The first one goes directly to the TDA.

The second goes to a 12v regulator.

The third goes to a 5v regulator (followed by a series diode to drop 0.7v and keep the filaments at 4.3v).

2) the signal at the PI plates can approach 100V RMS, so way beyond overdriving, it will *destroy* your TDA2005.
Plus its impedance is too high.
3) you can solve that with a couple attenuators, and add a switch which sends plate signals to the attenuators and away from the power tubes grids.

I will have a couple 10k resistors in series to ground with the 5AQ5s 220k resistors. From that point I'll take my output for the SS power amp.

I repeat, yours is a very original idea and may work, with some tweaking. :tu:

Thanks!


I'm curious as to why you have followed the split-load PI with a buffer stage.  I have only ever seen this done where the PI would have insufficient voltage swing (e.g driving KT88's) or where the output pair were to be driven into AB2 or B2, neither of which seems to apply here.  Where an extra double triode is included it is normally before the PI as extra gain for crunch, as a low impedance driver for the tonestack (which I note you don't have at all - very unusual in a guitar amp) and/or as following makeup gain.

I'm sorry, but those are gain stages.
I made it based on the power section of the Gibson Atlas Medalist amplifier. I'm a big fan of a guy called Phil X, and he uses one of those for live performances sometimes, so I decided to try out that idea and I liked it.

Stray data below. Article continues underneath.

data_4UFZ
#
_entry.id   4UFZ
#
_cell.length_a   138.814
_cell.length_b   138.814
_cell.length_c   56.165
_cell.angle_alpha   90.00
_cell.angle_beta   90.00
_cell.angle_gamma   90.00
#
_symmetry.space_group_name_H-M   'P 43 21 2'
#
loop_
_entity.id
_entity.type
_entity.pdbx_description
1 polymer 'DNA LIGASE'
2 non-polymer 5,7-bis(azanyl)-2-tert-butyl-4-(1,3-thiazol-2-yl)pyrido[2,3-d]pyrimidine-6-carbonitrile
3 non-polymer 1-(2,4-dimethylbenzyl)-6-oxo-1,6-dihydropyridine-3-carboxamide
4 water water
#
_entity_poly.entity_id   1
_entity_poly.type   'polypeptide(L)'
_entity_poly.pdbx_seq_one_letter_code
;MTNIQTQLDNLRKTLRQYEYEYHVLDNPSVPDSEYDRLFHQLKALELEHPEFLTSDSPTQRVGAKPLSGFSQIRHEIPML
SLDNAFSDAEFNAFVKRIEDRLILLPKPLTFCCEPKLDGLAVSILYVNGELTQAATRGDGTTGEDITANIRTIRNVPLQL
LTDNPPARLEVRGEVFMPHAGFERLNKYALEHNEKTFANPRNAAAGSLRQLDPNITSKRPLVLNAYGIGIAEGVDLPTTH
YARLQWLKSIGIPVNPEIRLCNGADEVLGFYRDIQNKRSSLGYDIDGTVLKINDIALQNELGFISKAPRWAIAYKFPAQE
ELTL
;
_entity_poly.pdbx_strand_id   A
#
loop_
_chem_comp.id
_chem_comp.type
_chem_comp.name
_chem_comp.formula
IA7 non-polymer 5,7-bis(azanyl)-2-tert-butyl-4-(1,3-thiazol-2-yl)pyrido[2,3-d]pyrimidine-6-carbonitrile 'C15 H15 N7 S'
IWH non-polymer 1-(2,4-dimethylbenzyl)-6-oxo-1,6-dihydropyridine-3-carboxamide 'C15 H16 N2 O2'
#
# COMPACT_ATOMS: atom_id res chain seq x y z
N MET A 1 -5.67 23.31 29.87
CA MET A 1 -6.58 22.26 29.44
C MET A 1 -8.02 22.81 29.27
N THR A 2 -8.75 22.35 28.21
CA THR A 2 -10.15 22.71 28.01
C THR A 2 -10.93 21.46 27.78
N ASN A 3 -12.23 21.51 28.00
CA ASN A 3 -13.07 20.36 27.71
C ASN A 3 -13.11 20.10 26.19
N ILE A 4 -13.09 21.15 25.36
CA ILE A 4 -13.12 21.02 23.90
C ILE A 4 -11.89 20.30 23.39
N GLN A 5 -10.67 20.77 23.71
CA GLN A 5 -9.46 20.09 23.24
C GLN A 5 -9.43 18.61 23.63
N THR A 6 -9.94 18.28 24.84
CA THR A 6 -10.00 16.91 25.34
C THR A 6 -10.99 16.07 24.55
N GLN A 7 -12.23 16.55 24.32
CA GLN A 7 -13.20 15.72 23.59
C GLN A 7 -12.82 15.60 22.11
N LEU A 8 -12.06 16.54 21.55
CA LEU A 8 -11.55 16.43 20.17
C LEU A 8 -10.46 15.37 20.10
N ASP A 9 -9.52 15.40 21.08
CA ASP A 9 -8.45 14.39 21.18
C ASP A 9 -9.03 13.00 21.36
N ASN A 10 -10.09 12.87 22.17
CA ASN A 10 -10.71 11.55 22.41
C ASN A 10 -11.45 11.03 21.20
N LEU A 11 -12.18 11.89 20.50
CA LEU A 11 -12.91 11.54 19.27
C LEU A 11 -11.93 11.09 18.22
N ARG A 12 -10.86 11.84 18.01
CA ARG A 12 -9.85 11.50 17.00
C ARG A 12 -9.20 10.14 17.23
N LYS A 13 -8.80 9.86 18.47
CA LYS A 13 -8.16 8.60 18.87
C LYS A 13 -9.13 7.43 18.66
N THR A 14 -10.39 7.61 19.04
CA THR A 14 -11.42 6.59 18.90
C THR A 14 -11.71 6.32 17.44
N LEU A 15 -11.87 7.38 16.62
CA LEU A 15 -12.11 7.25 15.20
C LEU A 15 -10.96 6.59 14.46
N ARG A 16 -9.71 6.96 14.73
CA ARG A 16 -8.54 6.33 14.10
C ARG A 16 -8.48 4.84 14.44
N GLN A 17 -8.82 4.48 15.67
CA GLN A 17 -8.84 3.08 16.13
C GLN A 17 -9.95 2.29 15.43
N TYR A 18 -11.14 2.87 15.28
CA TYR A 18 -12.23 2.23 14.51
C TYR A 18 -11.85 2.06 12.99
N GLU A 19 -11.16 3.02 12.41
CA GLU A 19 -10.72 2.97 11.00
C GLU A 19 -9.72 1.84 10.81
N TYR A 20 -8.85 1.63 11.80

Also, split-load P.I.s sound HORRIBLE when overdriven by the preamp. So I prefer to have the second gain stage after that.

I didn't add a tonestack because I've tried adding those before, but couldn't find one that I liked.

With switching the speaker output it isn't the bottles that are at risk, it's the output transformer, and 100 ohms on (I assume) a nominal 8 ohm output may not give you much protection.

You should look at AX84's circuits then. They always have that resistor on their circuits. I *could* use an 8R2 resistor, but I don't really trust the switches they sell here, so I prefer to keep a load permanently connected to the OT, but that doesn't "steal" much of the signal from the speaker.

I don't know what the SOP is where you are but in 240/250 volt mains countries such as Australia and the UK it is normal practice to fit both the mains switch and fuse in the active leg of the mains, and there is also a general move to double-pole mains switching.  If you are troubled by switch-off pops you can fit an RC snubber across your switch contact(s).

HTH

Here we have both 125v and 230v mains, but in my house all wall sockets only provide 125v. We use the 230v line for the shower heaters.
I have the on/off switch and fuse like that as a "failsafe" system against stupid people and "practical technicians" (you know, those guys "who learned by doing it").